8. Now, a bank guarantee is the common mode of securing payment of money in commercial dealings as the beneficiary, under the guarantee, is entitled to realise the whole of the amount under that guarantee in terms thereof irrespective of any pending dispute between the person on whose behalf the guarantee was given and the beneficiary. In contracts awarded to private individuals by the Government, which involve huge expenditure, as for example, construction contracts, bank guarantees are usually required to be furnished in favor of the Government to secure payments made to the contractor as “advance” from time to time during the course of the contract as also to secure performance of the work entrusted under the contract. Such guarantees are encashable in terms thereof on the lapse of the contractor either in the performance of the work or in paying back to the Government “advance”, the guarantee is invoked and the amount is recovered from the bank. It is for this reason that the courts are reluctant in granting an injunction against the invocation of bank guarantee, except in the case of fraud, which should be an established fraud, or where irretrievable injury was likely to be caused to the guarantor. This was the principle laid down by this Court in various decisions. In U.P. Cooperative Federation Ltd. Vs. Singh Consultants and Engineers (P) Ltd., the law laid down in Bolivinter Oil SA v. Chase Manhattan Bank (1984) 1 All ER 351 was approved and it was held that an unconditional bank guarantee could be invoked in terms thereof by the person in whose favor the bank guarantee was given and the courts would not grant any injunction restraining the invocation except in the case of fraud or irretrievable injury. In Svenska Handelsbanken Vs. M/s. Indian Charge Chrome and others, , Larsen and Toubro Limited Vs. Maharashtra State Electricity Board and others, , Hindustan Steel Workers Construction Ltd. Vs. G.S. Atwal and Co. (Engineers) Pvt. Ltd., , National Thermal Power Corporation Ltd. Vs. M/s. Flowmore Private Ltd. and another, , State of Maharashtra and another Vs. M/s. National Construction Company, Bombay and another, , Hindustan Steel Works Construction Ltd. Vs. Tarapore and Co. and another, as also in AIR 1997 1644 (SC) the same principle has been laid down and reiterated.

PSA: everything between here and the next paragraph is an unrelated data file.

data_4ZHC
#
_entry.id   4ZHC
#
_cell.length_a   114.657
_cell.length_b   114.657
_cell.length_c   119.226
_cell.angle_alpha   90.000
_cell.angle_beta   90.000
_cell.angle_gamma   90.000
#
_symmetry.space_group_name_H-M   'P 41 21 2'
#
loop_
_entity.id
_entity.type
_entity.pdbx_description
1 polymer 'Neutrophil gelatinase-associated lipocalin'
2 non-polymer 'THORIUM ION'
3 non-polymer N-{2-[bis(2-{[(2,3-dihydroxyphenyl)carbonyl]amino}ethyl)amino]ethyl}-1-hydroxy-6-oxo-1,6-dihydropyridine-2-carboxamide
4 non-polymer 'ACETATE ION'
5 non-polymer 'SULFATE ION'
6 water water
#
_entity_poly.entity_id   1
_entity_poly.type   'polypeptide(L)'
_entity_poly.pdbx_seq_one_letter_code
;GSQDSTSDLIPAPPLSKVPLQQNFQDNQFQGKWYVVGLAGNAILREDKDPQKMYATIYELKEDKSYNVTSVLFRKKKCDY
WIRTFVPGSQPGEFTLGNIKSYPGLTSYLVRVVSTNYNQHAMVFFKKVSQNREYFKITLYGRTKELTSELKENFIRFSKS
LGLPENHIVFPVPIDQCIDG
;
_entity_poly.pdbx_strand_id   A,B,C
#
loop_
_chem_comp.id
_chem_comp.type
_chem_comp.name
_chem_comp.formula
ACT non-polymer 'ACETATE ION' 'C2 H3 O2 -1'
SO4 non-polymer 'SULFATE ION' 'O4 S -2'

9. What is important, Therefore, is that the bank guarantee should be in unequivocal terms, unconditional and recite that the amount would be paid without demur or objection and irrespective of any dispute that might have cropped up or might have been pending between the beneficiary under the bank guarantee or the person on whose behalf the guarantee was furnished. The terms of the bank guarantee are, Therefore, extremely material. Since the bank guarantee represents an independent contract between the bank and the beneficiary, both the parties would be bound by the terms thereof. The invocation, Therefore, will have to be in accordance with the terms of the bank guarantee, or else, the invocation itself would be bad.
As pointed out above, bank guarantee constitutes a separate, distinct and independent contract. This contract is between the Bank and the defendants. It is independent of the main contract between HCCL and the defendants. Since the bank guarantee was furnished to the Chief Engineer and there is no definition of “Chief Engineer” in the bank guarantee nor is it provided therein that “Chief Engineer” would also include Executive Engineer, the bank guarantee could be invoked by none except the Chief Engineer. The invocation was thus wholly wrong and the Bank was under no obligation to pay the amount covered by the “performance guarantee” to the Executive Engineer.
Still further, in the case of Federal Bank Ltd. (supra), the Supreme Court while cautioning the court not issuing injunction restraining encashment of a bank guarantee, specified the same principles i.e. fraud and irretrievable damage as exception to the Rule and further clarified that relationship between the bank issuing letter of credit or paying bank is that of principal and agent. It was affirmed that to bring the case within the exception of fraud, the averment should be clear and that there was knowledge to the bank of the fraud played.